What He and Michelangelo Know

“There on the scaffolding reclines
Michael Angelo.” -Yeats

The Hudson’s sunk in this great vale of blue.
The Catskill’s hackle bristles in the sky.
The setting sun transforms the clouds into
Earthlike layers that Time doth stratify.
This is no Rome, nor would I wish it be.
This is no dome that demigods do paint.
This is a whitish church under a tree;
And the man painting it is not a saint.
The soffit is a place that’s hard to reach;
So stretched I out my hand to brush the trim,
Funambulist-forethoughtful lest I reach
Too far, and fall into the Obscure Dim.
Thus at least this we have in common now:
I have felt the paint burn me ’neath the brow.

 

A Good Woman is Hard to Find
Adaptation of Christopher Marlow’s: “The Passionate Shepherd to His Love”

Come live with me and be my wife
And we will work at home all day;
And we will have a decent life,
Subsisting in an agrarian way.

I know where there’s a swath of land;
I saw it by a lake or stream,
Cooking on the alluvial sand,
And soaking up the sunny beam.

Come with me, if this sounds all right,
And we will catch the rainbow trout,
And let him run, just like a kite,
Holding the silk-line firm and taut.

We’ll bathe and wade in water blue,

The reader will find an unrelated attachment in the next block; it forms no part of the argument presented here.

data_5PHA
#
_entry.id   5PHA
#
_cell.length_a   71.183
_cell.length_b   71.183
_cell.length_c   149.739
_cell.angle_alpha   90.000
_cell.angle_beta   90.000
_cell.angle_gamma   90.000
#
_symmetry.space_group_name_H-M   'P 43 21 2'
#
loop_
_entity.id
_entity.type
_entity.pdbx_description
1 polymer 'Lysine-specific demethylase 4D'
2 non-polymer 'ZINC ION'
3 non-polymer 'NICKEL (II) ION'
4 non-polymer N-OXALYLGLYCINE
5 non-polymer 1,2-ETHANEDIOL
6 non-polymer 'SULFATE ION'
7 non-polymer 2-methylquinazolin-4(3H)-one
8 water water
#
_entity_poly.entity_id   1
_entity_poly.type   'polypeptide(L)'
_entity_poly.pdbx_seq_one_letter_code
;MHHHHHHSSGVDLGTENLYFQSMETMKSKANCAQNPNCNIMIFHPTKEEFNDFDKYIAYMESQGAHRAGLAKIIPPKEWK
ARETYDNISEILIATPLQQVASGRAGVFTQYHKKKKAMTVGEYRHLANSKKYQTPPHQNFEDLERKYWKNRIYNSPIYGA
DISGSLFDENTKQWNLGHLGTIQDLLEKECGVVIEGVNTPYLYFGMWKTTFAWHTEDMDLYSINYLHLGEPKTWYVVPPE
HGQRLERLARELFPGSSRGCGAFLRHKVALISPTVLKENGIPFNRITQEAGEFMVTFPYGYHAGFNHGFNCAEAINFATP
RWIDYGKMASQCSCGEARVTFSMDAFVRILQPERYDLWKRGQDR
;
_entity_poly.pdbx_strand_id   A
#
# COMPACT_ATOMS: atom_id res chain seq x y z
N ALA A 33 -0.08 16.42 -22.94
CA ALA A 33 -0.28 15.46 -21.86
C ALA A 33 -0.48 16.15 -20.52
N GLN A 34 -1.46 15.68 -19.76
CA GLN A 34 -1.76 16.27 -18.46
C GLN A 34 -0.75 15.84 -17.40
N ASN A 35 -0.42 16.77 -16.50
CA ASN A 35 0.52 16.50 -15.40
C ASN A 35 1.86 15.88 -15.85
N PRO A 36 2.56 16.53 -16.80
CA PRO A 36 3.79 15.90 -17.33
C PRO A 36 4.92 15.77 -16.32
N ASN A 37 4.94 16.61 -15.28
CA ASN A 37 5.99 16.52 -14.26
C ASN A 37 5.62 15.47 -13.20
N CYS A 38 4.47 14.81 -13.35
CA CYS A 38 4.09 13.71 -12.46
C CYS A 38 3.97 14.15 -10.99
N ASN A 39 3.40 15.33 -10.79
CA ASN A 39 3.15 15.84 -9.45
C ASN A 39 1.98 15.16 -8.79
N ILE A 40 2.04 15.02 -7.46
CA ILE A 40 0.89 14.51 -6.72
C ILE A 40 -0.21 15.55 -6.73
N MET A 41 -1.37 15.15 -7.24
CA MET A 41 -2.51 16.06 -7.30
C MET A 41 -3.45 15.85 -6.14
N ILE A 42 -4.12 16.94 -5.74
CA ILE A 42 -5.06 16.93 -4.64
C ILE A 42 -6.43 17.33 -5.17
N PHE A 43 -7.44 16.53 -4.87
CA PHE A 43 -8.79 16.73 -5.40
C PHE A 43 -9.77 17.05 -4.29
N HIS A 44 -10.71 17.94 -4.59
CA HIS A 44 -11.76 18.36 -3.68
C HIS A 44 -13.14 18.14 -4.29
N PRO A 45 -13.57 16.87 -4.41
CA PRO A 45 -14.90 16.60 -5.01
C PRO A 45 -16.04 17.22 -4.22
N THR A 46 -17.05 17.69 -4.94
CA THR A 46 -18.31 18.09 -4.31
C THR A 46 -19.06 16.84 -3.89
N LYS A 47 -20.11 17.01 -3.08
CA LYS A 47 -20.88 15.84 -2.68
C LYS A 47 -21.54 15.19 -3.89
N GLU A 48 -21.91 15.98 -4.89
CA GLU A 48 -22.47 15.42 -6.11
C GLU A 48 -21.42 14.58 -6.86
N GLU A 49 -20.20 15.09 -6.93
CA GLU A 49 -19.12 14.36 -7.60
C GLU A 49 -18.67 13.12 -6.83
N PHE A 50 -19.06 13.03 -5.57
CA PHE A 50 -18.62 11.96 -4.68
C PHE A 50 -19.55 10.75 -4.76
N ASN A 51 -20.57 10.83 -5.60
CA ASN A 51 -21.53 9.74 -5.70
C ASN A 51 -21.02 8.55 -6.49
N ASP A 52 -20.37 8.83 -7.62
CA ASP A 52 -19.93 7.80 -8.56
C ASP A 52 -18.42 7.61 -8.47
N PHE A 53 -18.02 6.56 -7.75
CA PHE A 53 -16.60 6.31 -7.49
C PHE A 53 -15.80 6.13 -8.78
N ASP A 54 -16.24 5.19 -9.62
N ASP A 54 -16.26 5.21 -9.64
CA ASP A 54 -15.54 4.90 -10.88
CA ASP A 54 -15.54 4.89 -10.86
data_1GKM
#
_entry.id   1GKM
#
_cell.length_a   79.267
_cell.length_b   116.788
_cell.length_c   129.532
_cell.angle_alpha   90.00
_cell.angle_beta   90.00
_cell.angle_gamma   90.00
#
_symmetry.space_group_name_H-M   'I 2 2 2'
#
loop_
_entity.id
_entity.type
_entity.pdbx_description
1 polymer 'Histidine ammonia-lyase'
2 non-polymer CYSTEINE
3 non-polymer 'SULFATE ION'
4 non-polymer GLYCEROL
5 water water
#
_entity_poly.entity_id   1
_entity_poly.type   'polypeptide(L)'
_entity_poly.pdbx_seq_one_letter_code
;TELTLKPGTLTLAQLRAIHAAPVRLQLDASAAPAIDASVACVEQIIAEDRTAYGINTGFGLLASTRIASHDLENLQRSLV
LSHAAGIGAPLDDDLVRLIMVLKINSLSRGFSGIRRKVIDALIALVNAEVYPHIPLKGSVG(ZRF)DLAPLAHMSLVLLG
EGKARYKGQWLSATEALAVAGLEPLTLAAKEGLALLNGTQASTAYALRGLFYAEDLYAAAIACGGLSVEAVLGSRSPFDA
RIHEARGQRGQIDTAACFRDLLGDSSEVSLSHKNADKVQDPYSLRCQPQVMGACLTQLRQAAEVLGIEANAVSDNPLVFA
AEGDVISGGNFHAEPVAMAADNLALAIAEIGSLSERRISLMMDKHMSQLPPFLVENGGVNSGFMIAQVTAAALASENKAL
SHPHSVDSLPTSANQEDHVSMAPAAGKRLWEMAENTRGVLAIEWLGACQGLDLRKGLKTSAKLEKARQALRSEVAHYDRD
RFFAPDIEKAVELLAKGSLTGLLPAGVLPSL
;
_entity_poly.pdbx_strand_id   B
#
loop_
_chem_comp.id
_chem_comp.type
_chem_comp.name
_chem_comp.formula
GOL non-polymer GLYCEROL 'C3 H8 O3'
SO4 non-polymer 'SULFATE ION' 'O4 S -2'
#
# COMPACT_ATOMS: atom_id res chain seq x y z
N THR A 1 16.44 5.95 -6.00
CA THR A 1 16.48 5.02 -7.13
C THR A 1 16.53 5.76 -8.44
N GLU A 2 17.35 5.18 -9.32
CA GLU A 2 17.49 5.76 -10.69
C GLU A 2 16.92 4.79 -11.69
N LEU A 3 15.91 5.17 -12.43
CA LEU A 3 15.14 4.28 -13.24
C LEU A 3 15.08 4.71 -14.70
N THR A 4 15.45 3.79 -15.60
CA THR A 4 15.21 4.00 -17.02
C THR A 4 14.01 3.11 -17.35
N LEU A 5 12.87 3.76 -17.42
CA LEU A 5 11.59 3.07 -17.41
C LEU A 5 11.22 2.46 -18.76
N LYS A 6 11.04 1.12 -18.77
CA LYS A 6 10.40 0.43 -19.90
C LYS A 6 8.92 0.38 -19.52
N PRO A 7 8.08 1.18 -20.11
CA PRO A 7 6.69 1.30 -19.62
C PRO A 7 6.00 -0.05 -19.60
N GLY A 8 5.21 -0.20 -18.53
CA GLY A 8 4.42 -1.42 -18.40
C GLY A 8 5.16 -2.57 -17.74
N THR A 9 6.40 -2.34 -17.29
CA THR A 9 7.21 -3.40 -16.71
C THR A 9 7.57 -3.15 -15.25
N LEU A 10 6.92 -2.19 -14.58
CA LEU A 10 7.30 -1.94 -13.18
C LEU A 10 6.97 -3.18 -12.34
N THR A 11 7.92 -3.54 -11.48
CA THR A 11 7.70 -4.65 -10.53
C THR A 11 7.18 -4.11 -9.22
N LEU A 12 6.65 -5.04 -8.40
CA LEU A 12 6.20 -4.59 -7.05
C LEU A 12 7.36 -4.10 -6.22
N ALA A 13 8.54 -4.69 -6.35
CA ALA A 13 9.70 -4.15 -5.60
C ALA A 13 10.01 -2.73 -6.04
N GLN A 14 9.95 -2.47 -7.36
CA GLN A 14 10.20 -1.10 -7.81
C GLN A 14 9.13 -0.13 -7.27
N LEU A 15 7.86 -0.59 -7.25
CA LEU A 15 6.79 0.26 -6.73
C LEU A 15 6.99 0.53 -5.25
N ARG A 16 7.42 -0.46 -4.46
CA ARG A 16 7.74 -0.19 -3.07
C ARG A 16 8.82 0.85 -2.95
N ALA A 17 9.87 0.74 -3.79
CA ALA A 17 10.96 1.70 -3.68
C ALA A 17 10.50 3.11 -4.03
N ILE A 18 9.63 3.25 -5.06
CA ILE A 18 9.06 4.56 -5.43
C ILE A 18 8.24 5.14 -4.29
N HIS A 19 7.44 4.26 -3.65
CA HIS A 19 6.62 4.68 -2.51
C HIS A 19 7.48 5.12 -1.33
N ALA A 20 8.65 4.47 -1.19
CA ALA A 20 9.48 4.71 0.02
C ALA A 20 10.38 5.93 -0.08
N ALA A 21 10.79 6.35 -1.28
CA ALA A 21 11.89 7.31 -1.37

And trap the crawdads neath our feet;
And pluck the wild-onions too,
And keep our cabin nice and neat.

O sure, she said. Now there’s the rub!
I bet you’ll have me do the chores!
And will mandate I beat the rug!
And do the taxes, sweep the floors!

Now am I right, or am I right?
She pressed while we were at a place.
I knew right then and there, despite
Her looks, it was not the face.

You’d have me live out on the fringe
Of civilization, correct?
Where all is course and privative?
And treat me with little respect?

O sure you’d love me right at first,
But soon I’d loathe our poverty.
Having grown up with fancy things
Fancy things are what sustain me.

And so I left, more calloused yet,
And grabbed my cane and roused the dog;
And hiked up in the bear-black hills,
And set up camp beside a log.

Then two years later with a leap
A flower-girl ’peared in the field;
And stopping by to pet my sheep,
To my discourse acquiesced to yield.

So we can till a plot of land?
Plant a garden beside the house?
My mother taught me how to can;
I’ve always loved a walled-in mouse.

And I’ll put nosegays in a vase;
And I’m not scared of slaughtering,
Or eating liver and raw-milk
Which out the teat is nourishing.

And I will have the kids at home;
And we will teach them how to read;
And you will teach them how to hunt;
And I will teach them how to knead.

Dinners, yes, partook at table;
No television will be had;
Duties shared whenever able;
So take it or leave it my lad.

Touché, I said, and sat me down
Upon the flower-stippled grass.
For twenty years I ran the town,
But all the girls I had to pass,

And tramp up to my mountain nook
Because I was unsuccessful.
The girl I loved was in a book,
But now I am hale and restful.

 

Reid McGrath is a poet living and working in the Hudson Valley. 

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